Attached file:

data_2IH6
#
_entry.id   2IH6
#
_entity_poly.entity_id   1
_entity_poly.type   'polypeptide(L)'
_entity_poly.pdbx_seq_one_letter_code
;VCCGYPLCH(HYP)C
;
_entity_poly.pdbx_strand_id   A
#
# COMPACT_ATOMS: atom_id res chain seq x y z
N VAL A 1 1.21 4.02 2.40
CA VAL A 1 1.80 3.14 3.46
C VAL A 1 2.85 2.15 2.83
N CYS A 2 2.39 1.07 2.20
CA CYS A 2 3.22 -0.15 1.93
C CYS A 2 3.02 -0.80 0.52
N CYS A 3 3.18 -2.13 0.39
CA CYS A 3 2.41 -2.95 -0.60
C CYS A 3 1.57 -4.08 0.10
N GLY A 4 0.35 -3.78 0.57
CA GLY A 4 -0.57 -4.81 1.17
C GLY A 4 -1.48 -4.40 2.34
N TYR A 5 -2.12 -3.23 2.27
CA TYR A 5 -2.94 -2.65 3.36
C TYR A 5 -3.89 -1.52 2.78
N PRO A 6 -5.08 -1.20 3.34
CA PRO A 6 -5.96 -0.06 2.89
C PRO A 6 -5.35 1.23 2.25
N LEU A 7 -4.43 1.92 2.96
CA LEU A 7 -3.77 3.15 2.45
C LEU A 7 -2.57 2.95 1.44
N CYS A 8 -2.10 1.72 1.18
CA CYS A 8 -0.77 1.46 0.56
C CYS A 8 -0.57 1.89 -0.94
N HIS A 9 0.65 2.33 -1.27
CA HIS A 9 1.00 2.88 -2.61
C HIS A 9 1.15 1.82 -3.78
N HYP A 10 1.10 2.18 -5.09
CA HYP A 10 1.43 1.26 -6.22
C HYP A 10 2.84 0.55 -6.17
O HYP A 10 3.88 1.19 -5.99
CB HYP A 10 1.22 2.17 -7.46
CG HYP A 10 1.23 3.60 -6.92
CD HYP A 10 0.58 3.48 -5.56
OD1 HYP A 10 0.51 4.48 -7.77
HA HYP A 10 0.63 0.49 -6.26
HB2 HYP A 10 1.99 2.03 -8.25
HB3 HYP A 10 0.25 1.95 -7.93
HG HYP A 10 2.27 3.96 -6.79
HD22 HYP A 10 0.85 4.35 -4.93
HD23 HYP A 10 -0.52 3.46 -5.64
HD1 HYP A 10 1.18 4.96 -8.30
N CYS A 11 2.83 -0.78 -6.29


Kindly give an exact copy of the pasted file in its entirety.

data_2IH6
#
_entry.id   2IH6
#
_entity_poly.entity_id   1
_entity_poly.type   'polypeptide(L)'
_entity_poly.pdbx_seq_one_letter_code
;VCCGYPLCH(HYP)C
;
_entity_poly.pdbx_strand_id   A
#
# COMPACT_ATOMS: atom_id res chain seq x y z
N VAL A 1 1.21 4.02 2.40
CA VAL A 1 1.80 3.14 3.46
C VAL A 1 2.85 2.15 2.83
N CYS A 2 2.39 1.07 2.20
CA CYS A 2 3.22 -0.15 1.93
C CYS A 2 3.02 -0.80 0.52
N CYS A 3 3.18 -2.13 0.39
CA CYS A 3 2.41 -2.95 -0.60
C CYS A 3 1.57 -4.08 0.10
N GLY A 4 0.35 -3.78 0.57
CA GLY A 4 -0.57 -4.81 1.17
C GLY A 4 -1.48 -4.40 2.34
N TYR A 5 -2.12 -3.23 2.27
CA TYR A 5 -2.94 -2.65 3.36
C TYR A 5 -3.89 -1.52 2.78
N PRO A 6 -5.08 -1.20 3.34
CA PRO A 6 -5.96 -0.06 2.89
C PRO A 6 -5.35 1.23 2.25
N LEU A 7 -4.43 1.92 2.96
CA LEU A 7 -3.77 3.15 2.45
C LEU A 7 -2.57 2.95 1.44
N CYS A 8 -2.10 1.72 1.18
CA CYS A 8 -0.77 1.46 0.56
C CYS A 8 -0.57 1.89 -0.94
N HIS A 9 0.65 2.33 -1.27
CA HIS A 9 1.00 2.88 -2.61
C HIS A 9 1.15 1.82 -3.78
N HYP A 10 1.10 2.18 -5.09
CA HYP A 10 1.43 1.26 -6.22
C HYP A 10 2.84 0.55 -6.17
O HYP A 10 3.88 1.19 -5.99
CB HYP A 10 1.22 2.17 -7.46
CG HYP A 10 1.23 3.60 -6.92
CD HYP A 10 0.58 3.48 -5.56
OD1 HYP A 10 0.51 4.48 -7.77
HA HYP A 10 0.63 0.49 -6.26
HB2 HYP A 10 1.99 2.03 -8.25
HB3 HYP A 10 0.25 1.95 -7.93
HG HYP A 10 2.27 3.96 -6.79
HD22 HYP A 10 0.85 4.35 -4.93
HD23 HYP A 10 -0.52 3.46 -5.64
HD1 HYP A 10 1.18 4.96 -8.30
N CYS A 11 2.83 -0.78 -6.29